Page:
Tuesday, March 3, 2009

Teething troubles

A few of us mothers were discussing the issue of teeth and how to get our kids to visit the dentist without fear. Afterall the fear of dentists is one of the most prevalent phobias, right up there with the fear of public speaking.

I think in Singapore, the fear of dentists can be attributed largely to those very fierce female dentists at the Institute of Dental Health. I remember lying prone in the chair, bright spotlight blaring in my face and a very sharp implement in my mouth. All I could see was a face with a white mask over the mouth and eyes that narrowed with disapproval every time a cavity was found. This would be accompanied by an endless verbal onslaught of how carelessly I'd neglected to brush and floss, making me wish I just could spit out all the gunk and make a run for it (I probably would have if I wasn't so terrified and immobilised).

Going to the dentist during my childhood was a dreaded yearly ritual for me, so I was determined not to let my kids undergo the same ordeal. My current dentist is a super nice guy - he's soft-spoken, gentle and reassuring. Upon his advice, I would bring Lesley-Anne and Andre to him when I went for my checkup, just so they could get used to going to the dentist. They both started going when they were about 3 and he would chat with them, get them to open their mouths and take a look, maybe squirt some water to show that there was nothing to worry about.

But despite all that, Lesley-Anne still developed a fear of dentists. When she was 6, she had to have a little filling and I could see her clutching the side of her chair the whole time. I blame it squarely on the scary, ear-piercing drill. Come on, it sounds like it can penetrate your skull, hard to imagine what it's actually doing to a little piece of enamel!

Once your kids hit primary school, their basic dental problems are taken care of by the school's dental clinic and nurse. This is great news for me as they usually handle all the small stuff like extractions, polishing and minor fillings, so no need for private dental visits. Or so I thought. When Lesley-Anne had a shaky tooth and the permanent one impatiently on the way, we still had to bring her to our dentist, who sweet-talked her and slathered on strawberry flavoured anesthetic before gently extracting the culprit. That'll be $30, thank you.

Andre, on the other hand, surprised me. He has no such qualms about dentists. He didn't understand why all his friends feared the dental checkup and volunteered to go first. In p1, he had two shaky teeth and was whining about how difficult it was to chew his food. I made a passing comment that he should go to his school dentist to have them taken care of. That evening when he came home from school, I was startled when he handed me his two teeth in a little bag. It seems he had nonchalantly made a trip to the dental clinic at recess and said, "My two teeth are shaky, please pull them out for me." Whaaa...t?? Even Kenneth was impressed. Best part, it's free!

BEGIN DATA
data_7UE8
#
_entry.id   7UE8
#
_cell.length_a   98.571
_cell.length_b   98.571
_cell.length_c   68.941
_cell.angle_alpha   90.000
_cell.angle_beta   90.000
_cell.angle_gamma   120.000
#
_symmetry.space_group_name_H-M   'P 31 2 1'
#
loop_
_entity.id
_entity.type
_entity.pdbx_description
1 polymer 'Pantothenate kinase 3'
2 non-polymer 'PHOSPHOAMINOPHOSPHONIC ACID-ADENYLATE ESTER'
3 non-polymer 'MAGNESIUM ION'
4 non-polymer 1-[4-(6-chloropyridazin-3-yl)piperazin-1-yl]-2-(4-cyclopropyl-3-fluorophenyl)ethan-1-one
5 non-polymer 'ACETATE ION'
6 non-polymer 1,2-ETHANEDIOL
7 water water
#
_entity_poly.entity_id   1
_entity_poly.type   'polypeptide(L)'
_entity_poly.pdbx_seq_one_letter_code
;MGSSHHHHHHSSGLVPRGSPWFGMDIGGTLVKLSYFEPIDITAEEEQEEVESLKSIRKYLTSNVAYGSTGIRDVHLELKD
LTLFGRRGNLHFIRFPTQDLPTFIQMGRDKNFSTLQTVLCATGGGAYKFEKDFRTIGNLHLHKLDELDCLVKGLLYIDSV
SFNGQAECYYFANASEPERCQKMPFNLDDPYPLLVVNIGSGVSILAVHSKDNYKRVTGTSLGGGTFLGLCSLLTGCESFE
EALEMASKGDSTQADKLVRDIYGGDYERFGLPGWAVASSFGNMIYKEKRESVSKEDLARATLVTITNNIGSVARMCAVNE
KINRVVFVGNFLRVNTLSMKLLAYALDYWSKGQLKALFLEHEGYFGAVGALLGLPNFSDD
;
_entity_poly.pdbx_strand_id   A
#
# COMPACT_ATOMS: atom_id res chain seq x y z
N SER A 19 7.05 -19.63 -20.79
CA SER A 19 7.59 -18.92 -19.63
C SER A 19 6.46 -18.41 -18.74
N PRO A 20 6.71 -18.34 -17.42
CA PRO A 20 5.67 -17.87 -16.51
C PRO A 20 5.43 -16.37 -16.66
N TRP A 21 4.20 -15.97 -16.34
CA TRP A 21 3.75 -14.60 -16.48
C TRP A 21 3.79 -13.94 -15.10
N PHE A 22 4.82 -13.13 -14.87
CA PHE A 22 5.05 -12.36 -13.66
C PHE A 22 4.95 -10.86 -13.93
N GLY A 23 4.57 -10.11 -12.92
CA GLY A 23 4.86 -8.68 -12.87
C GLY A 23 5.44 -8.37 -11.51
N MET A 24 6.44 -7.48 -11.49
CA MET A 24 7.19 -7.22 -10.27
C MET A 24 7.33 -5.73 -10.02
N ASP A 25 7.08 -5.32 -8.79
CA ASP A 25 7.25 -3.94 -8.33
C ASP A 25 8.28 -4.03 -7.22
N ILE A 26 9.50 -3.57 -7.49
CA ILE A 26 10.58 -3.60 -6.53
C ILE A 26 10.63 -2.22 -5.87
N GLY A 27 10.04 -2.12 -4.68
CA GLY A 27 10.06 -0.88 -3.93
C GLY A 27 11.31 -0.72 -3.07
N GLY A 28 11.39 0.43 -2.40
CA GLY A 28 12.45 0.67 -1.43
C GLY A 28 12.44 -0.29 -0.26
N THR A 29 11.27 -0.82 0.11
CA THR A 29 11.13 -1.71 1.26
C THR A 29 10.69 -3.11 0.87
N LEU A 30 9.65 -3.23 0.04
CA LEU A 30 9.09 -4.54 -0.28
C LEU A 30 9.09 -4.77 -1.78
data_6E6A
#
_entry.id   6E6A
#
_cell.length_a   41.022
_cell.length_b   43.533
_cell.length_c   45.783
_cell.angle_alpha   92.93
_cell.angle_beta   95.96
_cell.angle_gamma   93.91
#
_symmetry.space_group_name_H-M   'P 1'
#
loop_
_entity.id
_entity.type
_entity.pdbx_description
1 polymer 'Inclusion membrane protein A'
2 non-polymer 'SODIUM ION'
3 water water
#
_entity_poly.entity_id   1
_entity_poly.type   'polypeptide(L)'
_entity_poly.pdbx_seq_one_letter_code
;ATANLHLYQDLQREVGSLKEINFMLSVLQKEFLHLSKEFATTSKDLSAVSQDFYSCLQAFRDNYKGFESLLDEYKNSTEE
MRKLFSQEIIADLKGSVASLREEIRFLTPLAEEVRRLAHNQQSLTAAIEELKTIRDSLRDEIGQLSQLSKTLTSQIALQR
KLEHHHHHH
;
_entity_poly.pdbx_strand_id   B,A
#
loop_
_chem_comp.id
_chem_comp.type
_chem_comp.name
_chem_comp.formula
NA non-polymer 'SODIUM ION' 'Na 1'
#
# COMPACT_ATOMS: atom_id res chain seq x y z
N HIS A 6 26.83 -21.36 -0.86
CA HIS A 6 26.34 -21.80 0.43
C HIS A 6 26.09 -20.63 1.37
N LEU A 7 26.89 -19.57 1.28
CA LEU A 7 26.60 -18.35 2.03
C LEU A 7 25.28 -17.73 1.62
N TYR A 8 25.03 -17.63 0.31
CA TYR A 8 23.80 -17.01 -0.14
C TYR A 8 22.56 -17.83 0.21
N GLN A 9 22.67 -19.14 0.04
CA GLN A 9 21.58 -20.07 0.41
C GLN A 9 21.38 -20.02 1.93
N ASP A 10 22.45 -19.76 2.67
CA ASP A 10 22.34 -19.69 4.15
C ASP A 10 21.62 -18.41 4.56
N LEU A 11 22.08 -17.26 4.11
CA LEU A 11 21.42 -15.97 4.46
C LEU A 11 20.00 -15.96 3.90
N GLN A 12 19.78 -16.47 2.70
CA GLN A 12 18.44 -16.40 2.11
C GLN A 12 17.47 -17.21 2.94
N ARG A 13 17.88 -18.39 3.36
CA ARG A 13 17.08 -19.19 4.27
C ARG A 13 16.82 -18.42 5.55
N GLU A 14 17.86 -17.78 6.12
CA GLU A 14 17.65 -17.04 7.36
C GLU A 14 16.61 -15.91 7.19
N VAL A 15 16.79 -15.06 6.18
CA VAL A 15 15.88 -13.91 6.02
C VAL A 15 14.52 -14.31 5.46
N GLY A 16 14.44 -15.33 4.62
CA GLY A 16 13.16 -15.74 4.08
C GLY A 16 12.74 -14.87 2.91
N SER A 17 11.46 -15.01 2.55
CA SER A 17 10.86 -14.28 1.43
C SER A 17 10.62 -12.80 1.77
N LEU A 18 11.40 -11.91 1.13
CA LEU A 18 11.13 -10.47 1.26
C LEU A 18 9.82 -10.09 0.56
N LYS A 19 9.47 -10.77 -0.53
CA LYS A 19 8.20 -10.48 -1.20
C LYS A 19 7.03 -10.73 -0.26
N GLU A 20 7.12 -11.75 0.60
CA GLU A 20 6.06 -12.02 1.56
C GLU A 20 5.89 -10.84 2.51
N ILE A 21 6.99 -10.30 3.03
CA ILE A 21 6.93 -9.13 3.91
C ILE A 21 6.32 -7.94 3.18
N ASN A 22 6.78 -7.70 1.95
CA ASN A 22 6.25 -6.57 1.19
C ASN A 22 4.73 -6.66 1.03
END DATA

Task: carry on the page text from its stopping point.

I'm resigned to my kids having a long-term relationship with the dentist. Both of them have large teeth and small mouths, never a good combination. Their teeth also seem to be free spirits, sprouting from wherever they feel like it, so braces are inevitable. Ah well, we've still got a few more years, so time to start saving up now.

7 comments:

Alcovelet said...

Sigh, I don't remember my visits to the dentist too fondly, horrors!! And Rk's teeth, well ... Wonder what happened to the days of yore when teeth sprouted happily without asststance? Surely not so mythical, right?

monlim said...

You're telling me, man! Maybe it's another urban legend :P

Lilian said...

No need to extract what, just let it fall off naturally, can? I have a fantastic dentist, super funny guy, whom I've been seeing the mid 1990s. Brian started going there for simple scaling when he was 3+. Sean went for the first time last year. When we're abroad, don't ever see dentist, too expensive. Till now, no cavities for both of them yahooooo. Some more never brush teeth at night, are we lucky or what? haha.

Brian's teeth have all fallen by themselves, we never extract, not one. He leaves them alone till the last dangling bit...and once I think he swallowed a tooth while eating! I was told you should try not to extract a loose tooth, cos the permanent tooth needs to be guided out by that tooth so it won't be crooked. Something like that. Sean's teeth are all still intact, nothing loose yet.

But Andre is fearless. Truly.

monlim said...

Usually can let it fall out by itself, but according to my dentist, you'll need to extract if you can see the permanent tooth coming out and the milk tooth still hasn't dropped. Otherwise the the new tooth will look for another gap and may grow crooked.

Great that Sean's teeth haven't dropped yet. In this respect, I think the later the better!

Alcovelet said...

Yeah, apparently the later the better cos the permanent set doesn't have to last as long. Lucky Sean!

Jo said...

I was one of the few girls in school who had removable braces. They were like dentures and gave you a lisp !

Nowadays braces are so funky - I bet they don't hurt as much too. I used to dread my return from each dental appt - ouch...please don't tighten them so much.

DD1 recently came back from her first school dental visit and proudly proclaimed that she got her very wobbly front tooth removed & it didn't hurt ! Sometimes that highly sensitive child surprises me with how brave she can be ! With our family dentist we all have to rally around her and hold her hand just for a simple checkup.

monlim said...

Jo, hooray for your little girl! Yup, sometimes they can be so mature they surprise us :)

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